We strongly recommend that you go to a tent-dealer and get inside a few tents before you buy. And get them to put a mattress in so you can gauge sizes more easily.
1-man tent: Good for one person with very little luggage indeed. Prepare to feel snuggly/claustrophobic, but the small space warms up easily. Look for one with a porch if you plan to take a backpack. 1-man tents are generally too small to sit upright for any long periods so if you plan to stay under cover all day, get used to laying down.
1.5-man tent: Good for one person with a backpack, as long as you don’t mind curling up around it. Also great for impromptu nights with an Oompa-Loompa, as long as they don’t bring any luggage.
2-man tent: Good for 2 people with no luggage. Look for one with a porch if either of you has a backpack or luggage. Look for height if you plan to sit up, since they can often slope in quite a lot, meaning that one of you needs to shove over if the other sits up.
3-man tent: Good for 2 people with a backpack or 3 (very comfortable with each other) people with no luggage. I’d consider this the best size for 2 people to share for more than a couple of nights.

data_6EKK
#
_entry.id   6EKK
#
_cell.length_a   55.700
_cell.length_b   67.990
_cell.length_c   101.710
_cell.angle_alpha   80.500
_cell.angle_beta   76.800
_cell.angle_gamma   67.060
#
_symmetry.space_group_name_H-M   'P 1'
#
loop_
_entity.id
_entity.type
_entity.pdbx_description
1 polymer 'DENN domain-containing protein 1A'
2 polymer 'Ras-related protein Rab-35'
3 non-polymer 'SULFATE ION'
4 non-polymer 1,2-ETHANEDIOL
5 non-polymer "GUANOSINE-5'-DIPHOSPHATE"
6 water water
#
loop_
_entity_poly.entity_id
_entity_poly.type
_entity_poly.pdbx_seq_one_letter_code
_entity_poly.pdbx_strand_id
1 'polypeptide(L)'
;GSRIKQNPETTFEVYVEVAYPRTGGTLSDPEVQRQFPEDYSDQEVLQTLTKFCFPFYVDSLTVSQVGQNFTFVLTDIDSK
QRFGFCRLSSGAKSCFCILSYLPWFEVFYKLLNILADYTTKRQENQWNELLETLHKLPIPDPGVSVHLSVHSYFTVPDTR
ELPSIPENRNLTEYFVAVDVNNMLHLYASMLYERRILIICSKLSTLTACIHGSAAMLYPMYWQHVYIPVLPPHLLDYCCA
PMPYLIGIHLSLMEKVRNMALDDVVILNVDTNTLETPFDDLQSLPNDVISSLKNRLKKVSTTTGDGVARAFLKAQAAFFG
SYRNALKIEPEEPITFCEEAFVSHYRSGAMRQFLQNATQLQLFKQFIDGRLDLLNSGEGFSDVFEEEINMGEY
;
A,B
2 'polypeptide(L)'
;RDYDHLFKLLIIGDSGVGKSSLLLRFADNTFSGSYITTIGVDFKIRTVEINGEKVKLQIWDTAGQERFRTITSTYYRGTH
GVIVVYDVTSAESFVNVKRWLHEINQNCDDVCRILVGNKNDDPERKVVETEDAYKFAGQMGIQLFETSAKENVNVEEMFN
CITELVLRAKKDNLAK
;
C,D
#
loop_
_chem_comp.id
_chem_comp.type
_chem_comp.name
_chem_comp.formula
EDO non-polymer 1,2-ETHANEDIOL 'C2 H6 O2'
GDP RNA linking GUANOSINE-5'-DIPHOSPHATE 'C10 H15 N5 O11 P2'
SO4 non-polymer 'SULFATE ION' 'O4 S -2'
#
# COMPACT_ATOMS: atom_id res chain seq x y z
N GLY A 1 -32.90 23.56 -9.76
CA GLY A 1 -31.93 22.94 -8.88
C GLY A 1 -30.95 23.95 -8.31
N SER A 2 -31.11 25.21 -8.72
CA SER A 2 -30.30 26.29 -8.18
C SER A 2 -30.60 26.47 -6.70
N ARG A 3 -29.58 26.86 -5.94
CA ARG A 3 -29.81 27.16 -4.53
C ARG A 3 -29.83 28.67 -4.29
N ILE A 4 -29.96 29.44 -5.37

Q: How do I choose a backpacking tent?
When you are looking for a backpacking tent, and you don’t know where to start, there are four main points you ned to consider.
- Capacity: How many sleepers do you need to fit in your tent? How much gear are you looking to store in the tent?
- Seasonality: For this, you will want to look at how the tent is constructed, and how this will serve you in various weather conditions.
- Weight: How much does your tent weigh and are you willing to carry that weight on your back?
- Comfort: Is the tent designed in a way that will allow you, your gear, and others to feel comfortable?
If you can find a tent that fits the criteria above, you will be well on your way to having a backpacking tent that will serve you well.
Q: How do I clean my tent?
For your specific tent’s maintenance, you will definitely want to read the manual that it comes with. Each tent is unique and comes with specifications that the manufacturer can let you know about so that you don’t damage it during cleaning. However, as a general rule, you will want to be gentle with the tent’s poles and its zippers, so that they remain in great shape for a long time to come.
Next, you will want to ensure that you do actually clean your tent and it’s fly from time to time. Yes, it can be a bit of a chore, but it is necessary to ensure that it stays fresh and lasts a long time for all of your adventures.
Lastly, try never to store your tent when it’s wet. This can cause mold to grow on your tent, and it is very difficult to remove, and the mold can actually damage your tent’s ability to protect you in rain or other weather conditions. In short, make sure that you thoroughly dry your tent before packing it up.